WATERVILLE — Planning Board member Michael Owens is the new city councilor representing Ward 2.

Owens, a teacher’s aide at Waterville Junior High School and member of the board of directors for Kennebec Messalonsksee Trails, replaces George Myers Jr., who resigned earlier this fall.

Owens was one of four candidates for the position, including Edward Lachowicz, a student studying social work and the husband of state Sen.-elect Colleen Lachowicz, D-District 25; Nathaniel White, director of the American Heritage Tour at Alfond Youth Center; and Patrick Roy, a night auditor for Comfort Inn who is retired from Scott Paper Co.

Council Chairman Fred Stubbert, D-Ward 1, nominated White for the position Tuesday and Councilor Erik Thomas seconded the nomination.

Councilor John O’Donnell, D-Ward 5, nominated Owens, with Councilor Eliza Mathias, D-Ward 6, seconding his motion.

O’Donnell, Mathias and Councilor Karen Rancourt-Thomas, D-Ward 7, voted for Owens. Stubbert and Thomas voted for White.


Mayor Karen Heck thanked all who sought the position.

“Thank you to the other nominees and now, there is an opening on the Planning Board,” she said.

Owens took the seat immediately after being appointed, so was not immediately available for comment.

In his letter to the city, Owens wrote that he has lived in Ward 2 for more than 20 years, was educated in Waterville schools and has an undergraduate degree in resource business management and a master’s in public administration focusing on planning, development and environmental sustainability.

“I have always possessed the feeling of civic duty and have kept myself up to date and informed of the workings and changes of the city,” his letter says. “I understand the challenges and needs of a municipality and those affecting Waterville.”

In other matters, councilors appointed three members to the newly established Charter Commission: Peter Lyford, who served on two previous charter commissions; Cathy Taylor, a member of the police station study committee; and former City Councilor Roland Hallee, who also is a warden in Ward 6.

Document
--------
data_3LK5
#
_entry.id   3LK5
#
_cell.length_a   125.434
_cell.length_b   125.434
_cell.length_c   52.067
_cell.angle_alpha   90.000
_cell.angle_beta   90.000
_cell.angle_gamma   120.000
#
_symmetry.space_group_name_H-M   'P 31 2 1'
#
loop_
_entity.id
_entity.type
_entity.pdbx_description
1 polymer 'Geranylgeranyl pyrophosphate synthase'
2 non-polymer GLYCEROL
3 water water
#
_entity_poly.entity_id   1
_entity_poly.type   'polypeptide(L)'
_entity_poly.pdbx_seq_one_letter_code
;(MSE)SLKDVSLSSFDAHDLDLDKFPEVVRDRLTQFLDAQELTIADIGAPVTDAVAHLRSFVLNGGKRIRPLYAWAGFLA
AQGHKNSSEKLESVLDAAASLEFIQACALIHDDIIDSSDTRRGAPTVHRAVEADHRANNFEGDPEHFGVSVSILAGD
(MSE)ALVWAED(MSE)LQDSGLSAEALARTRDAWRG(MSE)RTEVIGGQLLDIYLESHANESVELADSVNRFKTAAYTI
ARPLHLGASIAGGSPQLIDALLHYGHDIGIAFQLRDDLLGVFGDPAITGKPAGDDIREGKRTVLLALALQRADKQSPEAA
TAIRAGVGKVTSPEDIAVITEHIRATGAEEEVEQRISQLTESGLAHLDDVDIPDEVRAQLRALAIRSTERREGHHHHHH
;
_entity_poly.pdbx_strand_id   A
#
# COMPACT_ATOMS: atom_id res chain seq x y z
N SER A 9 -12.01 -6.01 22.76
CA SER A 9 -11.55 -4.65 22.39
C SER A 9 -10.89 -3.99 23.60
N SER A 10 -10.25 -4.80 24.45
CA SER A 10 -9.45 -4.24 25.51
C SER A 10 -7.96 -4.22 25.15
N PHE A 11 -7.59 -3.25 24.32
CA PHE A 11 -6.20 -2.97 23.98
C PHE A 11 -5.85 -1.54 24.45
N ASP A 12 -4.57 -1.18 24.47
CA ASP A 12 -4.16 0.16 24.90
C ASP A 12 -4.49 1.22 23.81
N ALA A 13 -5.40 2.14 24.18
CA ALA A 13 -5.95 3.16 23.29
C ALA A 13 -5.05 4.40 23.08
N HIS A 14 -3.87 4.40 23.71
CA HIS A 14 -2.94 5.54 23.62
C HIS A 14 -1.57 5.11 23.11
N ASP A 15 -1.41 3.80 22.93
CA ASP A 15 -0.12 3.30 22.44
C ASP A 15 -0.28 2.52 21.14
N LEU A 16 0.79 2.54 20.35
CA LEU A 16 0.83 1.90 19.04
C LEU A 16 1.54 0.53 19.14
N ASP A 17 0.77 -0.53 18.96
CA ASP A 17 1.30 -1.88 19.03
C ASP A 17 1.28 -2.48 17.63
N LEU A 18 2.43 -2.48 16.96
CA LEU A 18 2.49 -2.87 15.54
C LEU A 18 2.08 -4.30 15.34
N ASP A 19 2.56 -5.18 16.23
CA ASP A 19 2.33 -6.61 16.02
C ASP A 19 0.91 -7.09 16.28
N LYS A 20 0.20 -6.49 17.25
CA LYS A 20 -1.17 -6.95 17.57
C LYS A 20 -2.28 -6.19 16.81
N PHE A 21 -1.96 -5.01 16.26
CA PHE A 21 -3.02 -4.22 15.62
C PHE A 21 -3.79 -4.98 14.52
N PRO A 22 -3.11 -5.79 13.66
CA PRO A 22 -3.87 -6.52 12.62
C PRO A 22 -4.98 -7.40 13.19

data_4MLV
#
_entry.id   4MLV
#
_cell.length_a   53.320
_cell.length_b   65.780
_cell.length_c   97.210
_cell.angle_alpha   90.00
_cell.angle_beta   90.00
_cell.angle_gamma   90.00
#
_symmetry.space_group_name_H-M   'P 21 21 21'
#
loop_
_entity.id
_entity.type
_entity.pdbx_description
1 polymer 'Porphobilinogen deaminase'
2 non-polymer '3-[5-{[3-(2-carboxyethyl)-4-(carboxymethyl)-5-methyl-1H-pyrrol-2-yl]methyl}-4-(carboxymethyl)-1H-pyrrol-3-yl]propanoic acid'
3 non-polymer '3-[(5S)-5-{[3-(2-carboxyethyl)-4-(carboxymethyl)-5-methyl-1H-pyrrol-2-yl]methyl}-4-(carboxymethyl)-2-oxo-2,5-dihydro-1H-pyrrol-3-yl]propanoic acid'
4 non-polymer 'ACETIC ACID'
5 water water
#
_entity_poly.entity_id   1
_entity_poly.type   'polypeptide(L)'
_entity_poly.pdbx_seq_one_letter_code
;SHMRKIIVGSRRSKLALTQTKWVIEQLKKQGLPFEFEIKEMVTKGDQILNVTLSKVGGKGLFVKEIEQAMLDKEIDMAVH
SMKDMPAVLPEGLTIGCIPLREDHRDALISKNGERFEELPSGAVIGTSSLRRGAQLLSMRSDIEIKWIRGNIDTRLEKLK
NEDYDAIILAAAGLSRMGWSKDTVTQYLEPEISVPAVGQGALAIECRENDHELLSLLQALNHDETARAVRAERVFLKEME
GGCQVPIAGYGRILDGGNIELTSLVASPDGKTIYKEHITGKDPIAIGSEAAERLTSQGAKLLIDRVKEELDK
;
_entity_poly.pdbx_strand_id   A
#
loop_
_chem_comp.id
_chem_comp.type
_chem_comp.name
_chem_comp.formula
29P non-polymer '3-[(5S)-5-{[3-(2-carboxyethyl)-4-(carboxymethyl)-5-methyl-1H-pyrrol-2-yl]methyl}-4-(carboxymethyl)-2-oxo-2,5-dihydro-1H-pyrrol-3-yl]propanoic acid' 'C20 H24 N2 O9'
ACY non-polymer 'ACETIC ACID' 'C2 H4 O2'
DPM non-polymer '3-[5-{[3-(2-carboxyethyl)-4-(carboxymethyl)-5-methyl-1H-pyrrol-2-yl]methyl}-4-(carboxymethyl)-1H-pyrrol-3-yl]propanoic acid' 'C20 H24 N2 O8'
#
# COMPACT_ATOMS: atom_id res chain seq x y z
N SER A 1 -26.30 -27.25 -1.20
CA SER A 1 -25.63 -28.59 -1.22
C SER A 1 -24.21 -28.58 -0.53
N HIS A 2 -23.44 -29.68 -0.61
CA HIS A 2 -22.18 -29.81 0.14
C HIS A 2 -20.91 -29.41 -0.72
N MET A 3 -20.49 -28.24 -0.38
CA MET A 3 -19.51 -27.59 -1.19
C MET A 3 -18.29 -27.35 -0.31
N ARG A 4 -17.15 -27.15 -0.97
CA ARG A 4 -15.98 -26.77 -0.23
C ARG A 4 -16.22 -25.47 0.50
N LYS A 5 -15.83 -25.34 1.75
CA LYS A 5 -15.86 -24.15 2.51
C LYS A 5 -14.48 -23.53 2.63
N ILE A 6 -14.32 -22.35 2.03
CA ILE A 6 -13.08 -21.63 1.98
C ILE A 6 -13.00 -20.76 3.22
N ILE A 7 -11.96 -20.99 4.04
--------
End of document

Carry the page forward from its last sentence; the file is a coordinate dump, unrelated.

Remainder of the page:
Lyford, Taylor and Hallee submitted letters to the city seeking appointment to the commission.

Taylor got five votes, with O’Donnell voting against; Lyford was appointed unanimously; Hallee was appointed 4-2, with Mathias and Stubbert dissenting.

The commission is charged with reviewing the charter, which acts as a local constitution, and determining if any changes should be made.

Heck asked Lyford if there were any unresolved issues from the last charter commission’s work.

Lyford said the most significant change made was to weaken the mayor’s power and institute a city manager’s position. The idea of removing party politics from elected positions was discussed but no decisions made, Lyford said.

In other words, the commission discussed the possibility of removing party designation from candidates and elected officials.


“That issue ultimately was not resolved by that commission,” Lyford said.

Councilors Tuesday also voted to renew public safety dispatching service contracts with Albion, Clinton, Sidney, Belgrade and Rome.

They took the first of three needed votes to approve a change to the tax ordinance that would deny city licenses or renewal to anyone more than 60 days delinquent in paying personal property taxes beyond the end of the city’s fiscal year.

Amy Calder — 861-9247

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